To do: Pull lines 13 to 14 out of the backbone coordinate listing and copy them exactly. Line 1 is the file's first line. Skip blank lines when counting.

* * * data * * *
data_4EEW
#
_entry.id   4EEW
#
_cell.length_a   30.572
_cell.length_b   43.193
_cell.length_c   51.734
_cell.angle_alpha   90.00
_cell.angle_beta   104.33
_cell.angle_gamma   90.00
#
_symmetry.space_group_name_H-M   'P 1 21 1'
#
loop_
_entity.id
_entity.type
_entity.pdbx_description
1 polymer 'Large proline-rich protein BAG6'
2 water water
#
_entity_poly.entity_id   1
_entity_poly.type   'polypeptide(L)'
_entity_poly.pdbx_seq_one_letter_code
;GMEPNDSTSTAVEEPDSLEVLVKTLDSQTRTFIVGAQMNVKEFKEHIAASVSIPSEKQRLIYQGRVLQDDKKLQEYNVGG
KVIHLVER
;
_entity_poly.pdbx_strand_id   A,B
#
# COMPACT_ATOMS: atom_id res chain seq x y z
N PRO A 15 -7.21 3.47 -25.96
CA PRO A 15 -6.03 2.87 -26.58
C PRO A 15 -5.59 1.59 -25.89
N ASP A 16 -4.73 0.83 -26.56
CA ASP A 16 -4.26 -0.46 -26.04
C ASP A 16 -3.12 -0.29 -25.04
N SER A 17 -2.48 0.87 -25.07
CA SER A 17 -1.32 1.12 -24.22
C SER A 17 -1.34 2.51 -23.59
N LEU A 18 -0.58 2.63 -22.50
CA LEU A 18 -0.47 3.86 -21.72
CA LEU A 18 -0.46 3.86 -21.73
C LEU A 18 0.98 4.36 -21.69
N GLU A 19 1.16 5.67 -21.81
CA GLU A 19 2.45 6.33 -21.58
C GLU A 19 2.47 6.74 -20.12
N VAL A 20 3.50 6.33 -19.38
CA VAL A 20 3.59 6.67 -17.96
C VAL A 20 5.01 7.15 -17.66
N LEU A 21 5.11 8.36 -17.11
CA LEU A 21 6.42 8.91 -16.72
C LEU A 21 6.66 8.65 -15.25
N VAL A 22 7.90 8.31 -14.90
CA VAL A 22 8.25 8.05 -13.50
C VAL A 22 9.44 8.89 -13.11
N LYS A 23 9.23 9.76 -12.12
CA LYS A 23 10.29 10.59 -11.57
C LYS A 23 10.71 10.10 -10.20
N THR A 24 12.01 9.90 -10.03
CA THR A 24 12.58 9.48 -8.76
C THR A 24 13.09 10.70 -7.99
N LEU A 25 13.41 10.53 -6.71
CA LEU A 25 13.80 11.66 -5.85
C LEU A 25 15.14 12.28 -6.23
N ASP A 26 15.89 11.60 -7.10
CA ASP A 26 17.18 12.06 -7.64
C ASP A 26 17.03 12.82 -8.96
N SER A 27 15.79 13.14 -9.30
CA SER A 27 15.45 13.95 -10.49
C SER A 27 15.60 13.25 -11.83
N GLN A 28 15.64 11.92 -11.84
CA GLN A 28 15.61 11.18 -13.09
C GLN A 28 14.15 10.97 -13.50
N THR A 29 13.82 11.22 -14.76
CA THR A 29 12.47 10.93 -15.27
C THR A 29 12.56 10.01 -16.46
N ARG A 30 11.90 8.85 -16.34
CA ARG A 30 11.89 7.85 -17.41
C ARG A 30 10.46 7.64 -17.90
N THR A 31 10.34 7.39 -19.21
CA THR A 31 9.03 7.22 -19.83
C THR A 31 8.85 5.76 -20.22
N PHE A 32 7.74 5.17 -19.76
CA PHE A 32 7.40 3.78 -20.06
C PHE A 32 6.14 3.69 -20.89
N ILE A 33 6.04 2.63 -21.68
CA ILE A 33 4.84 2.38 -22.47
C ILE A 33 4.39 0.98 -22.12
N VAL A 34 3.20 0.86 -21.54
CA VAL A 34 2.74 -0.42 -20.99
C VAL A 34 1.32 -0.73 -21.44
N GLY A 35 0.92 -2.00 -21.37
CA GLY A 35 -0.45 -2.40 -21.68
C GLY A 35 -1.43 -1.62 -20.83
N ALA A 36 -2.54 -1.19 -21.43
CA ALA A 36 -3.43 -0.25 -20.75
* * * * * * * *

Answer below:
#
loop_